Jakarta. Maria Pauline Lumowa, a fugitive in a major embezzlement case involving more than $200 million in bank loans, was extradited by the Serbian government to Indonesia on Wednesday, 17 years after she was named suspect.
The suspect is scheduled to arrive at the Soekarno-Hatta Airport in Tangerang, Banten, on Thursday morning.
"I am pleased to announce that we have officially concluded the handover procedure of the fugitive, Maria Pauline Lumowa, by the Serbian government," Justice Minister Yasonna Laoly said in a statement on Wednesday evening.
The minister departed to Serbia on Saturday to meet President Alexsandar Vucic and finalize the extradition process.
Maria, 62, was arrested by the Interpol when she visited Serbia in July last year, based on a red notice issued by Indonesian authorities in December 2003, Yasonna said.
"Indonesia has no extradition treaty with Serbia but we engaged in high-level approach to Serbian leaders. Besides, both countries have good relationship, so our request for the extradition was finally granted,” the minister said.
The extradition was a reciprocal action by the Serbian government after Indonesian authorities agreed to extradite data theft convict Nikolo Iliev to Serbia in 2015, he said.
“Maria has tried a legal maneuver to escape her extradition and a European country has also attempted to block the process," Yasonna said without naming the country.
Maria holds dual citizenships, with one of them being Dutch.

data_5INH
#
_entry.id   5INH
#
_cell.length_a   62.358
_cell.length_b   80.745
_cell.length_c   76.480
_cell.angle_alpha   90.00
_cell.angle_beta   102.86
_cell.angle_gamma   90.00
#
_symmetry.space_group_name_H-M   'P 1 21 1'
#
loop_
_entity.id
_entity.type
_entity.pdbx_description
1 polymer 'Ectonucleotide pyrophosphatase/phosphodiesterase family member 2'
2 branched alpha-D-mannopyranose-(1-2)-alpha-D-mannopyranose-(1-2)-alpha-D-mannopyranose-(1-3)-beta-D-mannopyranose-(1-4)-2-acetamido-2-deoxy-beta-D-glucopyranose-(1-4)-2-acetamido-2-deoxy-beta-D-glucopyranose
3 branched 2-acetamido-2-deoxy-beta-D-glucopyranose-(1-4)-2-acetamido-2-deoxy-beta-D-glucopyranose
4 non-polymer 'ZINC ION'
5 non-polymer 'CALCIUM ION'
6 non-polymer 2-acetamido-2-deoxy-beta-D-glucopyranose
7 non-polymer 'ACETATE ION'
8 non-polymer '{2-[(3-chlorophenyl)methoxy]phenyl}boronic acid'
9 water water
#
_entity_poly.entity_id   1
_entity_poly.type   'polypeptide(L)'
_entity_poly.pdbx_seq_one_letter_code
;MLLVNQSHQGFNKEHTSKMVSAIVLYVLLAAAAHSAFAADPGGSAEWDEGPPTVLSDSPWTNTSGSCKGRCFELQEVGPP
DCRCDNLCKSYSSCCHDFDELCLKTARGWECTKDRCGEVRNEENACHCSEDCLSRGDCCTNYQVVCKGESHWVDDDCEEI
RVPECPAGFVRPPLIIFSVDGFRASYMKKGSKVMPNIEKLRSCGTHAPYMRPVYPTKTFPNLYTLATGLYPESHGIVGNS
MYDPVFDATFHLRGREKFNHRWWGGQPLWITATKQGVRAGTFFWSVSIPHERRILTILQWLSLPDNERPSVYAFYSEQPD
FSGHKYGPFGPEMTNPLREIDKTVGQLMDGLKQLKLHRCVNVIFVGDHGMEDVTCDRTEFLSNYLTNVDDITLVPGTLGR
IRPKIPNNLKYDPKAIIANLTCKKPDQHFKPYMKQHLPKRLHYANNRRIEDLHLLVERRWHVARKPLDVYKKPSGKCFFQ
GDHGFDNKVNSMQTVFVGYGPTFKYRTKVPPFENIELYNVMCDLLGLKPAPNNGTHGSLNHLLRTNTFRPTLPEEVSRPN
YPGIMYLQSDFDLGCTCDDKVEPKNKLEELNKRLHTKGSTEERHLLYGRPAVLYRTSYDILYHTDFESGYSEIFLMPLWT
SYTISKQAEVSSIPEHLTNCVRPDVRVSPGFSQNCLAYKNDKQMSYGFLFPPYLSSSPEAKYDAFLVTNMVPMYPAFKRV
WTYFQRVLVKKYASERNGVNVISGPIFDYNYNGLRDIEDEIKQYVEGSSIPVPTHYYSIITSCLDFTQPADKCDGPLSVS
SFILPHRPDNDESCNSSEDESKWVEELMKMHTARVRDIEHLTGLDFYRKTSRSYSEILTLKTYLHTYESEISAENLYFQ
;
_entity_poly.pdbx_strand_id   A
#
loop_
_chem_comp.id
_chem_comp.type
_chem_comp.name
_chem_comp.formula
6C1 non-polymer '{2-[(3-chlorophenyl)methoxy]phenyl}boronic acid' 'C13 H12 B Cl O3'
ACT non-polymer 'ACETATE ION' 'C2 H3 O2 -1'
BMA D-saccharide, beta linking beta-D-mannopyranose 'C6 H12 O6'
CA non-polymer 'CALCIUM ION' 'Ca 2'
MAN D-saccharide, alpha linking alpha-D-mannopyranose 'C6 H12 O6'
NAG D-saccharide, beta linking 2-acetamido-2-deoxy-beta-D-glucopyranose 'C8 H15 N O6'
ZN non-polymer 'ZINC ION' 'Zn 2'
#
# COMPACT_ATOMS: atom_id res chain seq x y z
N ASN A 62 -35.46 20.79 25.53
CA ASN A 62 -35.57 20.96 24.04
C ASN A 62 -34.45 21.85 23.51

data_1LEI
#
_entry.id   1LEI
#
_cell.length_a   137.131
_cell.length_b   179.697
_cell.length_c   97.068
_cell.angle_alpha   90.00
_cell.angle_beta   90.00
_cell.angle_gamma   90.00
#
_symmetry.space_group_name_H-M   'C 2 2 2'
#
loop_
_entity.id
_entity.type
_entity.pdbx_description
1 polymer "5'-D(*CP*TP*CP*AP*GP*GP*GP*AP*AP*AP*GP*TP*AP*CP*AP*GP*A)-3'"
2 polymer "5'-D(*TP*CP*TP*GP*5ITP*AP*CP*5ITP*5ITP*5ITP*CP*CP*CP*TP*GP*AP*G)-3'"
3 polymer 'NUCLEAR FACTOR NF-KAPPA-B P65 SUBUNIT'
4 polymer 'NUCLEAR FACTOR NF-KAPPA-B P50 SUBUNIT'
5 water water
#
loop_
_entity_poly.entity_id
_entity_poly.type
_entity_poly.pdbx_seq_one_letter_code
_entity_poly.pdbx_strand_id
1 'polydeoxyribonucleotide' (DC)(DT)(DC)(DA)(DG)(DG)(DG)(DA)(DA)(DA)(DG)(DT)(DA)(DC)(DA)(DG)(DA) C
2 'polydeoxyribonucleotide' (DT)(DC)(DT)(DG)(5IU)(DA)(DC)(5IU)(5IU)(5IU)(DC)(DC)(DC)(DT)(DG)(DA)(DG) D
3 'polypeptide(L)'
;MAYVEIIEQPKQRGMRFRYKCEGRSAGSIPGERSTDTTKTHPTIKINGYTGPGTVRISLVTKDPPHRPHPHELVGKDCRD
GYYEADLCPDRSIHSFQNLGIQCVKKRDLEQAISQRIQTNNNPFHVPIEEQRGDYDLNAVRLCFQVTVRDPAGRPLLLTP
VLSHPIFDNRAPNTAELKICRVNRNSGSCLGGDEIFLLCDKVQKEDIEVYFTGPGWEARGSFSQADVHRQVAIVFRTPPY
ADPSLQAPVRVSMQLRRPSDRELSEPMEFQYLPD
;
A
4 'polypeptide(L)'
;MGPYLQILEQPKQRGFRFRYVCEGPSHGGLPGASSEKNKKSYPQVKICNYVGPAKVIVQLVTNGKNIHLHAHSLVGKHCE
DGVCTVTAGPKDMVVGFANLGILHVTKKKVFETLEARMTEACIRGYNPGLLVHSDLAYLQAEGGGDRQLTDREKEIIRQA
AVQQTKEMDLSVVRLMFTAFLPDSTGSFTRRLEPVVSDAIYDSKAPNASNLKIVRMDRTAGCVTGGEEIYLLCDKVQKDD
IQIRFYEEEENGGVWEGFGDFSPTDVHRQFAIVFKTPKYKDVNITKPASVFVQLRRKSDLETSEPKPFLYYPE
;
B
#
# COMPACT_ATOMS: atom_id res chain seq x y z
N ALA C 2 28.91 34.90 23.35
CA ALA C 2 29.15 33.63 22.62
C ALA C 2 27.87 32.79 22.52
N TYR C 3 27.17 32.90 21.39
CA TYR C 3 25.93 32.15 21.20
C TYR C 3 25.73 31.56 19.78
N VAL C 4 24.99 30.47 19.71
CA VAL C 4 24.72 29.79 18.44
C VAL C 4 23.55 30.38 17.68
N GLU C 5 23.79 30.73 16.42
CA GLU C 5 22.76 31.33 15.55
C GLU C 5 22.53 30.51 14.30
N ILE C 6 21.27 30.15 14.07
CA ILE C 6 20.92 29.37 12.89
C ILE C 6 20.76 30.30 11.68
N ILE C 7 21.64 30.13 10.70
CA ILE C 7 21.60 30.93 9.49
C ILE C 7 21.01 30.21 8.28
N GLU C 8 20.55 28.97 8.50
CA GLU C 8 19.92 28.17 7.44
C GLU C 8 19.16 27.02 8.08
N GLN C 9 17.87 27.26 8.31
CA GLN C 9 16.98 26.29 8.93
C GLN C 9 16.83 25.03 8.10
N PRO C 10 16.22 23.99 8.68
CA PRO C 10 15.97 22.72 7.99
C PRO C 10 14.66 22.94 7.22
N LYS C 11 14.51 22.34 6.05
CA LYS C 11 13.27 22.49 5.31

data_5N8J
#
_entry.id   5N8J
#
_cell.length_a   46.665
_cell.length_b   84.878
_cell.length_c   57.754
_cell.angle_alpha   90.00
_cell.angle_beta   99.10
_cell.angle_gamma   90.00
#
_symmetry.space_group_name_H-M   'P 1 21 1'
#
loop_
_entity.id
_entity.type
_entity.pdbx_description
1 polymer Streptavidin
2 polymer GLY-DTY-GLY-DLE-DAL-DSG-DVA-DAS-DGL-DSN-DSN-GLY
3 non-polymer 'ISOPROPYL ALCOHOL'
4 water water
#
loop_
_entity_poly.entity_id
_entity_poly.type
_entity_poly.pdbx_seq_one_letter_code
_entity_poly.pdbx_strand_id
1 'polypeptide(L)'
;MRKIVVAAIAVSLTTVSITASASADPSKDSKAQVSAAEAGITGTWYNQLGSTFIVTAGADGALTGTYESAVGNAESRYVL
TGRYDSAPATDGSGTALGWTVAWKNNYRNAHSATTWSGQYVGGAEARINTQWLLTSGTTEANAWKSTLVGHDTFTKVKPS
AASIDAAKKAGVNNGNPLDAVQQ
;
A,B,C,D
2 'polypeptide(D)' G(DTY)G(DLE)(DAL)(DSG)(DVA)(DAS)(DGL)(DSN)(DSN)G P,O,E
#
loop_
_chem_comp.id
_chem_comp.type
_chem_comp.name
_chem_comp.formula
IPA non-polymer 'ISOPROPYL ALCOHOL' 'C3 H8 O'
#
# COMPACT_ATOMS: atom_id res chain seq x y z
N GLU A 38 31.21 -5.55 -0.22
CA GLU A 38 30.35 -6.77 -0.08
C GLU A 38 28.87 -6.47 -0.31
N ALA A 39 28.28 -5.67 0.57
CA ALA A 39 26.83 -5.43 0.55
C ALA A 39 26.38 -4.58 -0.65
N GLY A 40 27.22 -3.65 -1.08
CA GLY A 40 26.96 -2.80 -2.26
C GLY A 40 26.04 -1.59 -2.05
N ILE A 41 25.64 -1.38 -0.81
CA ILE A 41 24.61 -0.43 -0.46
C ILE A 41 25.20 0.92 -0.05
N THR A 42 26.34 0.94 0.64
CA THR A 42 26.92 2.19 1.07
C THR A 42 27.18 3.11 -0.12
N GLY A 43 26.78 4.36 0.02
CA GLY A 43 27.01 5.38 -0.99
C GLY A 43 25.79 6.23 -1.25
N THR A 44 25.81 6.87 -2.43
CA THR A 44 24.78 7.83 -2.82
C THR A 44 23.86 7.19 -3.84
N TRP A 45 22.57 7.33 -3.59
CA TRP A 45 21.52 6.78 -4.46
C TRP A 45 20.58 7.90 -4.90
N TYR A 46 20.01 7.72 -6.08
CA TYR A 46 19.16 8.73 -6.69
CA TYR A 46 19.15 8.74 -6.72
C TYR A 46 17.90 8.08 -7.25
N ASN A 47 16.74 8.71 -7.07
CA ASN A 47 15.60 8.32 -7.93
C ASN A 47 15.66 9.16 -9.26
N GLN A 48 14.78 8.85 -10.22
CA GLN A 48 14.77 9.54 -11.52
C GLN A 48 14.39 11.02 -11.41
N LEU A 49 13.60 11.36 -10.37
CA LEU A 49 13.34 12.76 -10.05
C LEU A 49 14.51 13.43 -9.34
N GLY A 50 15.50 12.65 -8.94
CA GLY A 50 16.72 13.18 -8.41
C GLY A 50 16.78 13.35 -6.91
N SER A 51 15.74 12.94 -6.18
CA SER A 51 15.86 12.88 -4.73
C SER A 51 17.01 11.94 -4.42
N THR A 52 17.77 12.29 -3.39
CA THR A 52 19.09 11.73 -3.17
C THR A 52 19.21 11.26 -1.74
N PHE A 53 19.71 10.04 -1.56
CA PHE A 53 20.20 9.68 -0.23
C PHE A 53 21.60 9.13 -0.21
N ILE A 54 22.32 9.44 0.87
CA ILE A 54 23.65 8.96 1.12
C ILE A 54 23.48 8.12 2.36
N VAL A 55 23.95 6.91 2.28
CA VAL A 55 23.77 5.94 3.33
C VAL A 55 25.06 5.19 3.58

She is accused by Indonesian authorities of embezzling loans totaling $136 million and 56 million euros issued by state-owned bank BNI between October 2002 and July 2003.
Indonesian investigators alleged that she had used fake “letter of credit” to get the export loans for mining and plantation company Gramarindo Group, which she co-founded with Adrian Waworuntu.
Adrian has been found guilty of the same case and sentenced to life in prison.
BNI became suspicious in June 2003 and ran an investigation, only to find that Gramarindo Group had never engaged in export sales.
The state bank reported the case to the National Police but Maria had already fled the country. She resided in Singapore in September 2003, a month before police named her corruption suspect.
In 2009, Indonesian authorities learned that she had moved residence to the Netherlands. The government requested her extradition to the Dutch government twice, in 2010 and 2014, but to no avail.
Maria has held the Dutch citizenship since 1979.
According to Yasonna, her adventure ended on July 16 last year, when she was arrested by the Interpol upon arrival at the Nikola Tesla International Airport, Serbia.
"The extradition demonstrates the country’s strong commitment to sending anyone committed to crime in Indonesia to justice,” Yasonna said.